A judge on Friday ordered a Palm Desert man accused of fatally shooting his neighbor's 24-year-old son and 2-year-old granddaughter to undergo two psychological examinations.
Juan Carlos Alcala, 46, is charged with the April 8, 2011, murders of Felipe Lozano Jr. and his daughter, Doria Zoe Reynoso Lozano, at the Hovley Gardens Apartments in the 74500 block of 42nd Avenue.
Alcala is also charged with firing at Felipe Lozano's mother, who survived gunshot wounds to the thigh and knee.
At a hearing at Indio's Larson Justice Center, Riverside County Superior Court Judge Arjuna Saraydarian declared doubt about Alcala's mental competence to stand trial and ordered two experts to examine him. A hearing on their reports is scheduled for Aug. 29, according to court records.
At Alcala's preliminary hearing in June 2012, Afra Lozano testified that her son and granddaughter had come to her apartment the day of the shooting for a visit. Felipe Lozano took the toddler outside and returned a short time later, she said.
``(Felipe) was very scared, he was holding (Doria) very tightly. I didn't know what was happening. Then I saw Mr. Alcala run after him with a handgun,'' Lozano said.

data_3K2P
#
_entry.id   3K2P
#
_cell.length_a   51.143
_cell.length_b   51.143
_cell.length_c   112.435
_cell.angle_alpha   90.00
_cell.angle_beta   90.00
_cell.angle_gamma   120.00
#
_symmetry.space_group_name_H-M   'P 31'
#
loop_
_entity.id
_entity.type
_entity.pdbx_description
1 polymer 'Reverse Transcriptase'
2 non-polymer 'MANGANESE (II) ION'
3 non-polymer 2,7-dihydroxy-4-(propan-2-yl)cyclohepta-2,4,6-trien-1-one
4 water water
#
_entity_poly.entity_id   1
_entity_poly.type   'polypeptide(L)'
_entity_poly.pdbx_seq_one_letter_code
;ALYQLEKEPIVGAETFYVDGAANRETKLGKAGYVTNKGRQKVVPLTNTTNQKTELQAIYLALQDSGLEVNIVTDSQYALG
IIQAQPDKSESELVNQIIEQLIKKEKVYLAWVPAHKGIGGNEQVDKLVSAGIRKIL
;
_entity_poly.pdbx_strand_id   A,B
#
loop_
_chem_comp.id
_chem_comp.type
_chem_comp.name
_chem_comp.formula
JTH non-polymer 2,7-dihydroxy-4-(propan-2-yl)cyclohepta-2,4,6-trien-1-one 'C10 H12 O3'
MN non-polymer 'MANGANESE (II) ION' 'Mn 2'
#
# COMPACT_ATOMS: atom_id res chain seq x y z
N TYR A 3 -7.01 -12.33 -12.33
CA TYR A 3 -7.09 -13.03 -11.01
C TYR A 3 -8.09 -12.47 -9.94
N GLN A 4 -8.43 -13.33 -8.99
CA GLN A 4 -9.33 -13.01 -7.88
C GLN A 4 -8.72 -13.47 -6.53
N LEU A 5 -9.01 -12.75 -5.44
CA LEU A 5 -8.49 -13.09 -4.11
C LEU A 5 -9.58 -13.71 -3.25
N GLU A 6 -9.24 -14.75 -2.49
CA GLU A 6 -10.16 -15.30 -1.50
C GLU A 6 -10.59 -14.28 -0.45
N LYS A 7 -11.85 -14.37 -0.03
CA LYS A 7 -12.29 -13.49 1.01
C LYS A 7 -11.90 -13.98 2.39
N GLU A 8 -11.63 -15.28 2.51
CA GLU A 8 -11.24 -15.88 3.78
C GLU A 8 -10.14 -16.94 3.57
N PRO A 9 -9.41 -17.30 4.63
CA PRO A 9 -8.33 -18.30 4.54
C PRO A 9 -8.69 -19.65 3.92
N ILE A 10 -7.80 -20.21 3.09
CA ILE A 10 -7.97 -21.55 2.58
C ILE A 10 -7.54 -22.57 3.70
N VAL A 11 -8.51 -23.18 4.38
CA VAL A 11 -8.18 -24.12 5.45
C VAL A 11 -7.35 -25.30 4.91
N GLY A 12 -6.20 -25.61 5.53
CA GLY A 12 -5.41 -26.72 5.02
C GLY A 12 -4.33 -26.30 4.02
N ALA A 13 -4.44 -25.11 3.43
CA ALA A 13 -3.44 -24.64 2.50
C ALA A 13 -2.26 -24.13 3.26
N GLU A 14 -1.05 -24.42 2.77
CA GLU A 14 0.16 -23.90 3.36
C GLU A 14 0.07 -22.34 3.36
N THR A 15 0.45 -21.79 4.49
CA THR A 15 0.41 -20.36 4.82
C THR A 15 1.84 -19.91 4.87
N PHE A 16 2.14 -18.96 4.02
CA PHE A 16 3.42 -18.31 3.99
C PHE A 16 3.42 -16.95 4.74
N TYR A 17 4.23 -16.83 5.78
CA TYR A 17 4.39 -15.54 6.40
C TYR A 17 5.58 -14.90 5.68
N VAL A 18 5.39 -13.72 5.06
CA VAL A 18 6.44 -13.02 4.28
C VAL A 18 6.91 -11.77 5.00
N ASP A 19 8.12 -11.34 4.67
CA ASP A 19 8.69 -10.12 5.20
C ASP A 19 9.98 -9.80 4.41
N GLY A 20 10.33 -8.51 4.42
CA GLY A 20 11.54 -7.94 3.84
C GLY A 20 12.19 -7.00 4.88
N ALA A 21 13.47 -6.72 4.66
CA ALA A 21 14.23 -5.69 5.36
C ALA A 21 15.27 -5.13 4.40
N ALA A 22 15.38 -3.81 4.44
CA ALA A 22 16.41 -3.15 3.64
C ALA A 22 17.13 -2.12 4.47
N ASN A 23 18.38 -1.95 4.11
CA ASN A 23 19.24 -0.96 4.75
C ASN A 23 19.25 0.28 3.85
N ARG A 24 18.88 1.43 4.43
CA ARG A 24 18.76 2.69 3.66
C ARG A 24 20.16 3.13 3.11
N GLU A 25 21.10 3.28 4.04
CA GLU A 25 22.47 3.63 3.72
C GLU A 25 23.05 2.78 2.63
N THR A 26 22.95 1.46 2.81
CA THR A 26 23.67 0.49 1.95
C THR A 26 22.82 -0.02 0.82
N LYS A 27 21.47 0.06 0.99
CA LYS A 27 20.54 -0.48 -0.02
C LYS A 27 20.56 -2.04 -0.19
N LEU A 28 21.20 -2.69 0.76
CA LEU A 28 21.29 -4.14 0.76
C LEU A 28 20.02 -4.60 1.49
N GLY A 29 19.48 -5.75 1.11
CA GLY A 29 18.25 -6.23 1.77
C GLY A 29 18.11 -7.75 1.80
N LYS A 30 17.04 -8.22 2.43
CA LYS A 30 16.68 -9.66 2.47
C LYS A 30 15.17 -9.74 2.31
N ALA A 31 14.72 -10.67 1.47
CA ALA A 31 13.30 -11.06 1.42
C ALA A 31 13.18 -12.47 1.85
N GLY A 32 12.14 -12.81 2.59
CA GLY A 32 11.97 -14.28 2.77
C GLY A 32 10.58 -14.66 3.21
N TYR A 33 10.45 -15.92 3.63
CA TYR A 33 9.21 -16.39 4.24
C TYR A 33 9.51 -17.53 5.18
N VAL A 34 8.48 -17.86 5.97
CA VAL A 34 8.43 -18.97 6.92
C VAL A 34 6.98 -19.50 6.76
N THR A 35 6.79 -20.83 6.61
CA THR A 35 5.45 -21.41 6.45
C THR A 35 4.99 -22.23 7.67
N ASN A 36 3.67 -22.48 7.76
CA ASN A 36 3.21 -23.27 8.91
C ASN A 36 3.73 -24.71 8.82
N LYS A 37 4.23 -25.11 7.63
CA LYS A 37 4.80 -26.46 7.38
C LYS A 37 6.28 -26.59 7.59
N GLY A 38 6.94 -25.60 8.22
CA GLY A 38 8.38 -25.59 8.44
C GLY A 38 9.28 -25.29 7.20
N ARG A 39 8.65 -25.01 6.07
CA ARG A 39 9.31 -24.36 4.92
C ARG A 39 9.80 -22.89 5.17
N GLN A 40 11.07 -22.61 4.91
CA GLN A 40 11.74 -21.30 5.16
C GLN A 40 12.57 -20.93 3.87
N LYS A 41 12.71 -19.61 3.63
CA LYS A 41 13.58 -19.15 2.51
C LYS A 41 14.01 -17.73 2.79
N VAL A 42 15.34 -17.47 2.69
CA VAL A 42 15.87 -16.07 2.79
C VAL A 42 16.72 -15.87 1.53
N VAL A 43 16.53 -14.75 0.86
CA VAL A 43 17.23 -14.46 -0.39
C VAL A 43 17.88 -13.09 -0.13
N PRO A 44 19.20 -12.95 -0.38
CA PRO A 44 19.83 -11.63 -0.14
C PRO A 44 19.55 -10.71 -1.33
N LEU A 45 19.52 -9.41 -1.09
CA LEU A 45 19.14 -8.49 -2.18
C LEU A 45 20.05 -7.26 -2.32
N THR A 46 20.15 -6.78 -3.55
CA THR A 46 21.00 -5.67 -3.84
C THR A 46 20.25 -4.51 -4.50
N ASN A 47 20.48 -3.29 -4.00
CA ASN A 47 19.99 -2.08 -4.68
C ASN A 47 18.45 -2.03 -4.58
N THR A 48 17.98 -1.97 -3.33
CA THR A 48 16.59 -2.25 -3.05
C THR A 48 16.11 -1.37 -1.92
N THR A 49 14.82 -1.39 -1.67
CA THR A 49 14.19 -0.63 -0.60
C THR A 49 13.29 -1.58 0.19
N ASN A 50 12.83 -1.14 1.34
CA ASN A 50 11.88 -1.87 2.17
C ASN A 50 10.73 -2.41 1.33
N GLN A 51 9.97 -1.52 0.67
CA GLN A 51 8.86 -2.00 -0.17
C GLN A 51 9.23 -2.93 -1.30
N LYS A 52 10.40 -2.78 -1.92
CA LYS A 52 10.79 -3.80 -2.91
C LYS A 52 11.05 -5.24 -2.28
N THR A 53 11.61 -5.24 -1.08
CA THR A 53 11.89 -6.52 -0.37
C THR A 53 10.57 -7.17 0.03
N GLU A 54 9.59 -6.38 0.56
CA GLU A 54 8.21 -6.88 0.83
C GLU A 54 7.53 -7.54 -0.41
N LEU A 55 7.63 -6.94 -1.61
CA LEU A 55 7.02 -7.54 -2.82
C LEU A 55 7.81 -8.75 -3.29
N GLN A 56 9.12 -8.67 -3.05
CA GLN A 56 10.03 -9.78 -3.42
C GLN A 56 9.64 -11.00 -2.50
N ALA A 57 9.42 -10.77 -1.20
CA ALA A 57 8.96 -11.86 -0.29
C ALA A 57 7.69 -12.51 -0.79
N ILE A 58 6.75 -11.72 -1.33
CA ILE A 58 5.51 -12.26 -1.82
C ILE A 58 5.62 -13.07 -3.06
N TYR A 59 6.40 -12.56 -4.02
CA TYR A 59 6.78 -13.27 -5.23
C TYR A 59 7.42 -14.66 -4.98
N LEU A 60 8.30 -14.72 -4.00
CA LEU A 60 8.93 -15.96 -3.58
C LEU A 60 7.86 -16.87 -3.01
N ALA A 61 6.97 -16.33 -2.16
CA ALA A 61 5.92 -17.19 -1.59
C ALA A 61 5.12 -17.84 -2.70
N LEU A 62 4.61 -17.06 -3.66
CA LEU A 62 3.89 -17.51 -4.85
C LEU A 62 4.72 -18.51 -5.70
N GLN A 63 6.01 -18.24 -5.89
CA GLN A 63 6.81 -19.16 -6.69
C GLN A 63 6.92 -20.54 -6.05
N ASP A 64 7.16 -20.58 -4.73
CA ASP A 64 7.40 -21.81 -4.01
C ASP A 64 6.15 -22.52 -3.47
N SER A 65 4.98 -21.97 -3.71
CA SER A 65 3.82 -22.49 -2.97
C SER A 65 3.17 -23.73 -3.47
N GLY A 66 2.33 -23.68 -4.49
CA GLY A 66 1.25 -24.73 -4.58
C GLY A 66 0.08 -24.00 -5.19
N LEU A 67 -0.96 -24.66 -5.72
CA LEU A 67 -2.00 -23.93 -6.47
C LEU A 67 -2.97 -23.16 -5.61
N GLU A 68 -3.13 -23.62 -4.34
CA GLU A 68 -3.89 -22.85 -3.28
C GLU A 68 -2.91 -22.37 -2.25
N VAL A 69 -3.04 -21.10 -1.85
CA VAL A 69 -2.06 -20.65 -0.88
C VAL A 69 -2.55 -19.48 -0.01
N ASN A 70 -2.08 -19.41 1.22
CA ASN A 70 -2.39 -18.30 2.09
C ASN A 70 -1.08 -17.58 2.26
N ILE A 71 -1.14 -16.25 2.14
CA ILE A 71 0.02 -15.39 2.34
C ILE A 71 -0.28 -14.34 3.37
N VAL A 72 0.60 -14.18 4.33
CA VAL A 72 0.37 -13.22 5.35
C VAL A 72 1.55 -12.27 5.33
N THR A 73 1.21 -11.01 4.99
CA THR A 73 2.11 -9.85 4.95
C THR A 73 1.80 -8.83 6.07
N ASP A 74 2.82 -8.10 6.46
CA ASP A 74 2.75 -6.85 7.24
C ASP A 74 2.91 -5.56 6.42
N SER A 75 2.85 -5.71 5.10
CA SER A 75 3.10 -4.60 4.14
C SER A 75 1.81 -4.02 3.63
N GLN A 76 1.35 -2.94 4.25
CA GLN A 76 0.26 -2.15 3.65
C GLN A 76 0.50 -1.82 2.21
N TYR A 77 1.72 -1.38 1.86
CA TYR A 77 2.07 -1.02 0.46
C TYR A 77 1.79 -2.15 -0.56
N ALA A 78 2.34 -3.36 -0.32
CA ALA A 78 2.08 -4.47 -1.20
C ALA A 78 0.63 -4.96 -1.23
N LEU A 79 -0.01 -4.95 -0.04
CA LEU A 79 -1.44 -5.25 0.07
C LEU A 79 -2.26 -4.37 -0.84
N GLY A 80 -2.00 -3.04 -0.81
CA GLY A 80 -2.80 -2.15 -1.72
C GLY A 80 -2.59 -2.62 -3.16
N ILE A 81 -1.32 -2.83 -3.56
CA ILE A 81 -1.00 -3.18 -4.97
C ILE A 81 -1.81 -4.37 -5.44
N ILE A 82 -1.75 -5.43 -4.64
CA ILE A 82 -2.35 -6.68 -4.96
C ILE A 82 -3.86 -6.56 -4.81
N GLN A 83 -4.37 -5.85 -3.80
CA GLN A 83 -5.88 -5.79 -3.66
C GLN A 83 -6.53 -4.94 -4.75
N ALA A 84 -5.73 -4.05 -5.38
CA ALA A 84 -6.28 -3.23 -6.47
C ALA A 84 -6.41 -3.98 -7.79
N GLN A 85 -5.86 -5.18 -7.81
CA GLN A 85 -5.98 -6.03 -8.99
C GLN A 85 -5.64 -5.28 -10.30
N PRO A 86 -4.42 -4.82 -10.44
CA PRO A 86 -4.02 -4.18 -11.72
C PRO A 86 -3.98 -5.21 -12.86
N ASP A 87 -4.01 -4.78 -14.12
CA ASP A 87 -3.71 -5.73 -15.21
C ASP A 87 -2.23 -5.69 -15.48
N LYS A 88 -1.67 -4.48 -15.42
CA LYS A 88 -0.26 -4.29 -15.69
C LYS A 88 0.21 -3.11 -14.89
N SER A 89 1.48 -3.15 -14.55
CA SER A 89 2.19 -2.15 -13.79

She said her son tried to open the garage door, but it was locked, so he came to the sliding glass door.
``I opened the sliding glass door, but (Alcala) fired,'' the witness said.
``You mentioned suddenly the glass broke?'' asked Deputy District
Attorney Manny Bustamante.
``Yes, with the impact of the bullet,'' Lozano said. ``Felipe fell ... with the baby and then the gentleman was firing at me,'' she said.
Bustamante asked the woman if Alcala said anything.
``No, I remember he fired a lot of shots,'' Lozano said.
She said she ran outside with one of her younger sons, who had been upstairs playing video games.
``When you (left), was Mr. Alcala still inside?'' Bustamante asked.
``He was inside and was firing one shot after another,'' Lozano said.
Under questioning from defense attorney Neil Harrison, Lozano said Alcala ``would follow us to work, to church, threaten to kill us.''
Harrison asked her if the problems between her family and Alcala stemmed
from his allegations that they could see through the walls what he was doing
inside his apartment.
``I didn't have any problems with him, he was the one who came to our house,'' she said.
``Did anyone indicate that Mr. Alcala had any mental health problems?'' Harrison asked.
``I repeat, we never knew him. I don't think he had mental problems,''
She said Alcala threatened her and her family several times and would ``tell us to stop making a noise we never made.''
Felipe Lozano died at the scene. His daughter was airlifted to Loma Linda University Medical Center, where she died that night.
Alcala, who is being held without bail, pleaded not guilty by insanity at his arraignment last August. If convicted and found sane, he faces life in prison without the possibility of parole.